How much does a crane weigh?

Cranes' weight depends on their diet, habitat, and species. The average weight of cranes is 8-22 lb (3.6-10 kg). The Red crowned crane also known as the Japanese crane is known to be the heaviest of all of them. A red crowned crane can weigh up to 33 lb (15 kg) before migration. On the other hand, the Demoiselle crane is the lightest one with a maximum recorded weight of 6.5 lb (2.8 kg).

What are their male and female names of the species?

There is no particular name that is assorted or given to both male and female cranes.

What would you call a baby crane?

Baby cranes are called chicks.

What do they eat?

A crane's diet includes plant-based foods like leaves, seeds, acorns, berries, and nuts, along with insect meat and fish. Wetland dwellers feast on snails, tadpoles, small fish, small invertebrates roots, and tubers. The cranes with larger beaks can eat wetland foods with ease, while short beak cranes prefer foods available in drylands.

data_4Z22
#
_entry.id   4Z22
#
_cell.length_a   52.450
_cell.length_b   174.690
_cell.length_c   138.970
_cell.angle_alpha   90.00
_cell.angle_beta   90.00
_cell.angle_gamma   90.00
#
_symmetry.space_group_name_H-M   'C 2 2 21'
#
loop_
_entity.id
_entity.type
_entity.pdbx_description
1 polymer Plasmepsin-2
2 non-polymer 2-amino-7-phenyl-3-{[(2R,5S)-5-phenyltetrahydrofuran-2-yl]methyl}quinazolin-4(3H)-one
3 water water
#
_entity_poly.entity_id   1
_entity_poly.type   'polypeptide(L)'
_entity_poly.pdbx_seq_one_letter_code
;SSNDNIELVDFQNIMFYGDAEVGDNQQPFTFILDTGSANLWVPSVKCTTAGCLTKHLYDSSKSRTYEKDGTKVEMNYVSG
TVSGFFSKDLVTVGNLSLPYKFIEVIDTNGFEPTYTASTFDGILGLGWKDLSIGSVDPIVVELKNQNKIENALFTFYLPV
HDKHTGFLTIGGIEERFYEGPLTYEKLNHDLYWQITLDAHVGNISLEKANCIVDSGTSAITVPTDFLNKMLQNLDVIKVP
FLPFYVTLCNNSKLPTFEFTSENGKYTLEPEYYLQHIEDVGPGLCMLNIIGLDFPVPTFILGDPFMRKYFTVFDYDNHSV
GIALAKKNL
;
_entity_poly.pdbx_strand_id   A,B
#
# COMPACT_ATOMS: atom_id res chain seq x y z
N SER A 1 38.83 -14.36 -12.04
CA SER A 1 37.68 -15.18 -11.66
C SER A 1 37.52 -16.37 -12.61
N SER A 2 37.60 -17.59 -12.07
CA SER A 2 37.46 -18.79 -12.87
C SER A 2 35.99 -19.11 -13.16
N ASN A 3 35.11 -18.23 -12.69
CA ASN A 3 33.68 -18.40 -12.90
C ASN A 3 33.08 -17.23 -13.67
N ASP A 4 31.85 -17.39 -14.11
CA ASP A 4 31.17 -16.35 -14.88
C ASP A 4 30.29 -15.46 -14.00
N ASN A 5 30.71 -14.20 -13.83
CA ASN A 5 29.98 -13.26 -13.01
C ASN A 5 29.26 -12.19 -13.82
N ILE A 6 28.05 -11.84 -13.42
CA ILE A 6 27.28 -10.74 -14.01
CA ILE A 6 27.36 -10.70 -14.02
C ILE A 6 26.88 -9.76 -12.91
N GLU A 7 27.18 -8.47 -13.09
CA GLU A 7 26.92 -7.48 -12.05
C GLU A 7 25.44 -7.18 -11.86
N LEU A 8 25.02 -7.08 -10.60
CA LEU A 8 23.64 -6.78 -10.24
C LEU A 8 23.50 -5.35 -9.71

Are they dangerous?

There are only a couple of recorded instances where cranes attacked humans. They are rarely bothered by human presence, however, if they feel threatened they can peck humans.

Would they make a good pet?

The only two species available in North America are Sandhill cranes and Whooping cranes and it's illegal to own them. The Migratory Bird Treaty Act prohibits any action regarding owning, selling, purchasing, and hunting migratory birds. However, owning a crane can be very tiring as they require a huge space to live and you need to provide them with a constant supply of fishes and frogs.